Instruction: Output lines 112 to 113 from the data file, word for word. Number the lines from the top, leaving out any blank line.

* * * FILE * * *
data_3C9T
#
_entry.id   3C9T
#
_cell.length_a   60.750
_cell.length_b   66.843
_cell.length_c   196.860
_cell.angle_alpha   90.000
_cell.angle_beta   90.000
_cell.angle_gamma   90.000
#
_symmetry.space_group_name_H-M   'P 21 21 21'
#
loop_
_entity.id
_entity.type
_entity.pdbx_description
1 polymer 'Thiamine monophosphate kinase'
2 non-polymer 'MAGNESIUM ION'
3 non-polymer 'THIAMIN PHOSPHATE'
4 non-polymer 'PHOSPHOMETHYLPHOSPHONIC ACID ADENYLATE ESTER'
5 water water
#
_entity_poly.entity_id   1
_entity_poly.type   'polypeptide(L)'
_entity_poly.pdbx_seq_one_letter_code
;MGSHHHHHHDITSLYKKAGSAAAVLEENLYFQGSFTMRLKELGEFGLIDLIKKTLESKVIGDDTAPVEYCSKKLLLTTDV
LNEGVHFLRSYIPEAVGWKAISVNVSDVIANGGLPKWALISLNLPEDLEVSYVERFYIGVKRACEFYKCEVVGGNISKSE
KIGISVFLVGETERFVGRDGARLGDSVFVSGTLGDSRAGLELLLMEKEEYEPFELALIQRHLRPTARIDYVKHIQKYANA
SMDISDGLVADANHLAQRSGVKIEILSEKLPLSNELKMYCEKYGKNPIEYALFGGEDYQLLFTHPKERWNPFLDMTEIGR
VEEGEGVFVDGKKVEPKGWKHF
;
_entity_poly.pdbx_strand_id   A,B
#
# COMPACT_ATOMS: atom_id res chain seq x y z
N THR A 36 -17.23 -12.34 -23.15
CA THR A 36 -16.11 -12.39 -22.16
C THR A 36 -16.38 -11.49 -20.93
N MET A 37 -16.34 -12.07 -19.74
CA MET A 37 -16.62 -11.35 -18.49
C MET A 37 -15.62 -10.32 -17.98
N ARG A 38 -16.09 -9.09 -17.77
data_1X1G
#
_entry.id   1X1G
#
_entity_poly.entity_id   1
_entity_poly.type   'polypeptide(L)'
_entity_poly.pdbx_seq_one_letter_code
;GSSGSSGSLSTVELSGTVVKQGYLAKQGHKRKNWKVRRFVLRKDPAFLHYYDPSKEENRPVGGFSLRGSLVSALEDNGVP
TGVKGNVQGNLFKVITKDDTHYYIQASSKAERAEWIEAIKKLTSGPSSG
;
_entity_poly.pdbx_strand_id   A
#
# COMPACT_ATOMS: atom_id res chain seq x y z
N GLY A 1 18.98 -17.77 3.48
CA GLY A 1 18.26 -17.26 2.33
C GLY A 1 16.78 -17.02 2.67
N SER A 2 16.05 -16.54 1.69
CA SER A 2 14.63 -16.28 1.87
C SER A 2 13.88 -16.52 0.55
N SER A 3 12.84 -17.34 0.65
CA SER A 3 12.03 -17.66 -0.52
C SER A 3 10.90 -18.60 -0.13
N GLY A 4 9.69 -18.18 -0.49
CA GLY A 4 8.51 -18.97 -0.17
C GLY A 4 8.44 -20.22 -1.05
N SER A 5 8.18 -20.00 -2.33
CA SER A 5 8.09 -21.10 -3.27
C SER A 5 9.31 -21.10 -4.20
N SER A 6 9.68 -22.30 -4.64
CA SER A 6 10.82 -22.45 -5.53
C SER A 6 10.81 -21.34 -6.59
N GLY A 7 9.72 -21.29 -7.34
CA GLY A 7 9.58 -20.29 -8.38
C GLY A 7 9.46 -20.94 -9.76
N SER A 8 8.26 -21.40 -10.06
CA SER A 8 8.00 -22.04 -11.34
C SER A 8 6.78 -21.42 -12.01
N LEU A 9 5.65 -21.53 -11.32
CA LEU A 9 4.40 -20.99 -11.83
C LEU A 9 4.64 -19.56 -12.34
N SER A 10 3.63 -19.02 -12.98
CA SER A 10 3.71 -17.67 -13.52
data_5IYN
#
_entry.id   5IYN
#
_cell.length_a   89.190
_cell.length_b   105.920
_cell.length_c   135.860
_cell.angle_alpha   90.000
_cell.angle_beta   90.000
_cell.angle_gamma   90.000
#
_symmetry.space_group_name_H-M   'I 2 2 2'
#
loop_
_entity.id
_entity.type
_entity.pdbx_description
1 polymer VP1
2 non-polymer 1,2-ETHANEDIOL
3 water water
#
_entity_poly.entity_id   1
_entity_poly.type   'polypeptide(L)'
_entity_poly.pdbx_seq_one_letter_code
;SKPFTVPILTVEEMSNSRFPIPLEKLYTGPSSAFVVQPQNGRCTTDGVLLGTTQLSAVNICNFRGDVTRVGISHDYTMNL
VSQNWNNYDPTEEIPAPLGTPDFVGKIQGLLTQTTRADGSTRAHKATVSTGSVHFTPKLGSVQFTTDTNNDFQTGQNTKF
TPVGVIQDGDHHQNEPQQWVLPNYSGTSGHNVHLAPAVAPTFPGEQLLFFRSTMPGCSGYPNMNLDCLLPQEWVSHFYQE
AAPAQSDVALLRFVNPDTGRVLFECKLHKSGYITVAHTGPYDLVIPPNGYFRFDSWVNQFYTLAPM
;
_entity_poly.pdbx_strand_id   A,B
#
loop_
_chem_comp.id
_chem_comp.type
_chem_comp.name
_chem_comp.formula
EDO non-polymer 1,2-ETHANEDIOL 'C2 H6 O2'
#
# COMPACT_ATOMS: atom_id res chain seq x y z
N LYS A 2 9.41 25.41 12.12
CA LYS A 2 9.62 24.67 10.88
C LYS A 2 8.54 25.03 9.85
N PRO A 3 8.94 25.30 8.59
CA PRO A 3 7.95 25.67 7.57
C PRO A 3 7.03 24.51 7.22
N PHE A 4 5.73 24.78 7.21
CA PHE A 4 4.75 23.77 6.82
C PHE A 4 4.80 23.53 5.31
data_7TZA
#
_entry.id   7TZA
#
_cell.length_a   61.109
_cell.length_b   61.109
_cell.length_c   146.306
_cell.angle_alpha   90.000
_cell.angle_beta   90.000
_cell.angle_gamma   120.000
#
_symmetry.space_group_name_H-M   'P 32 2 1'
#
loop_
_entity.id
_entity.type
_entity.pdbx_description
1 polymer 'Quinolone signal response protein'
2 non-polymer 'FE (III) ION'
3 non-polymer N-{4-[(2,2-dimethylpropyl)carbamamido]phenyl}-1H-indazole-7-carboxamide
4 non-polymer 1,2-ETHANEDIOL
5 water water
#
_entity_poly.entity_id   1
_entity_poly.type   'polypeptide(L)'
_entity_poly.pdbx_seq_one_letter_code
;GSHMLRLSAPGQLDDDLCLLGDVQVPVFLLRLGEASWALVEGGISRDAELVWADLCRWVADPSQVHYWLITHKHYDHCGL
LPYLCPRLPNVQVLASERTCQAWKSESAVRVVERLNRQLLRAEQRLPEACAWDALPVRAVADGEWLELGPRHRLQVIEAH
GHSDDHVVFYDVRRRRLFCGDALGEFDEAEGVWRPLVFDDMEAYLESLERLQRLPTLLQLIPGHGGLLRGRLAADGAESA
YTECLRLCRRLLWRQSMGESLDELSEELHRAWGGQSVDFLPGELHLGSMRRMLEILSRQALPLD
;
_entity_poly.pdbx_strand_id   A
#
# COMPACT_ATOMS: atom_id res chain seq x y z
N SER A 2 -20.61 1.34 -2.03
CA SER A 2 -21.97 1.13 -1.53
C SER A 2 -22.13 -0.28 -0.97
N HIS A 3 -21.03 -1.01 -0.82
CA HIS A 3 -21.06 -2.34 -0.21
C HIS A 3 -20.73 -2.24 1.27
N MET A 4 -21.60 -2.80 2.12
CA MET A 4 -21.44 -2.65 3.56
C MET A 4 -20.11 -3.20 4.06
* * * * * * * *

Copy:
AAPAQSDVALLRFVNPDTGRVLFECKLHKSGYITVAHTGPYDLVIPPNGYFRFDSWVNQFYTLAPM
;